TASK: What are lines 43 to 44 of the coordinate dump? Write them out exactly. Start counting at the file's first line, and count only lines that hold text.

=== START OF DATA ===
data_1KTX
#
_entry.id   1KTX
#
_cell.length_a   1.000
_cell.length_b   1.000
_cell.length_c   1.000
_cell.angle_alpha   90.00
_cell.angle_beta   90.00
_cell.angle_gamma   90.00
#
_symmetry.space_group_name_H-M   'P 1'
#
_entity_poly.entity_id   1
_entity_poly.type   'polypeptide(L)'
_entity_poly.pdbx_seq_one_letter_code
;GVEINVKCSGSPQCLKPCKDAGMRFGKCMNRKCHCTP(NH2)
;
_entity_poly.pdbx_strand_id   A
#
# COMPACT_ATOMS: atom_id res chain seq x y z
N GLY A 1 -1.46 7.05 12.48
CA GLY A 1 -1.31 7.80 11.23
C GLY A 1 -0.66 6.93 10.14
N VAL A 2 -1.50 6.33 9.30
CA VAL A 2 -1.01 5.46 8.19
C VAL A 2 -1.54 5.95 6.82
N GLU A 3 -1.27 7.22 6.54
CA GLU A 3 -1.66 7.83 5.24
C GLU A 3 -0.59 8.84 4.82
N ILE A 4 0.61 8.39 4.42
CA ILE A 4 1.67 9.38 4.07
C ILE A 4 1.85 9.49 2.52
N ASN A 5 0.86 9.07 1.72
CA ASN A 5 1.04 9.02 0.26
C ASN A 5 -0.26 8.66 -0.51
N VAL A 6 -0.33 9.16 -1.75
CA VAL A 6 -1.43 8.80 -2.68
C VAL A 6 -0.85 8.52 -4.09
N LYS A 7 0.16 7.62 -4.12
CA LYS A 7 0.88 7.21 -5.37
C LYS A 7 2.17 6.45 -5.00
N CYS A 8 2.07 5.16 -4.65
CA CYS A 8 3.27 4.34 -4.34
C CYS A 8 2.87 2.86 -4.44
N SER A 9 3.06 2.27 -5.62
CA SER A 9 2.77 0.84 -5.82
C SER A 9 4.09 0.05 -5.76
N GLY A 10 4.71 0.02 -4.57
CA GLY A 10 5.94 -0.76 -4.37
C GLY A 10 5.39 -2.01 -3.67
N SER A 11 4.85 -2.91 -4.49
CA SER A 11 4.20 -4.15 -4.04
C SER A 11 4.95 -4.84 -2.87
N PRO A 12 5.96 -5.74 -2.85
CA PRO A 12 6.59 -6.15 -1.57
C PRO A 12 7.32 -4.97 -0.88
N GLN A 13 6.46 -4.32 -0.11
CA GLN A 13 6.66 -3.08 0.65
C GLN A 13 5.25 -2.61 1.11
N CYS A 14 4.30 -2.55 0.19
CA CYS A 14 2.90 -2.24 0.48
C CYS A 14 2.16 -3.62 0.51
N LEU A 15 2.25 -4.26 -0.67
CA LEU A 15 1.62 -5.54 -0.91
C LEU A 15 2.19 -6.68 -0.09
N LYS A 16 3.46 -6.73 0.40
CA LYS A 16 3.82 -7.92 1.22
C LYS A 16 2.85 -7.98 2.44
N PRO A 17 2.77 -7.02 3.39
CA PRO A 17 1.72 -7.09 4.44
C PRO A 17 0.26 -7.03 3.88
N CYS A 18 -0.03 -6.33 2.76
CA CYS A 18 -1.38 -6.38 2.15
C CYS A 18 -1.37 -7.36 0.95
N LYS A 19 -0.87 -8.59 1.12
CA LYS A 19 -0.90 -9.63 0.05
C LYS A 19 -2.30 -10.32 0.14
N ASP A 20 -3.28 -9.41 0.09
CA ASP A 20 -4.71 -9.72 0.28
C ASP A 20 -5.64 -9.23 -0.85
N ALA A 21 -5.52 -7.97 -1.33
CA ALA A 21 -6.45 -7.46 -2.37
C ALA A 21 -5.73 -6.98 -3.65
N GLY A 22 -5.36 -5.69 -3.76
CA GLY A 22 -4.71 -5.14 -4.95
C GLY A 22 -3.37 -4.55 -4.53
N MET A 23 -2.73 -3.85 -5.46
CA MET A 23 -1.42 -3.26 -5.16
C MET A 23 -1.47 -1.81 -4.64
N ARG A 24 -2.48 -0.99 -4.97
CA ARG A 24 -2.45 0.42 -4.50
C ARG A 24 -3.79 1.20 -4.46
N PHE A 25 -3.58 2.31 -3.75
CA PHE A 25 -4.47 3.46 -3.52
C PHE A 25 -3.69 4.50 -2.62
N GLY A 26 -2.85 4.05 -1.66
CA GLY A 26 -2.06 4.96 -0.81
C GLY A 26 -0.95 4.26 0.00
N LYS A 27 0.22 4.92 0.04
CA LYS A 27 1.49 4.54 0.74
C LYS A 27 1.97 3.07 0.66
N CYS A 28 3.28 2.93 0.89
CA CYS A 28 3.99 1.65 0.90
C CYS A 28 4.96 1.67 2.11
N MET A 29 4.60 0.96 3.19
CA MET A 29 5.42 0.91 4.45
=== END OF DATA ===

N CYS A 8 2.07 5.16 -4.65
CA CYS A 8 3.27 4.34 -4.34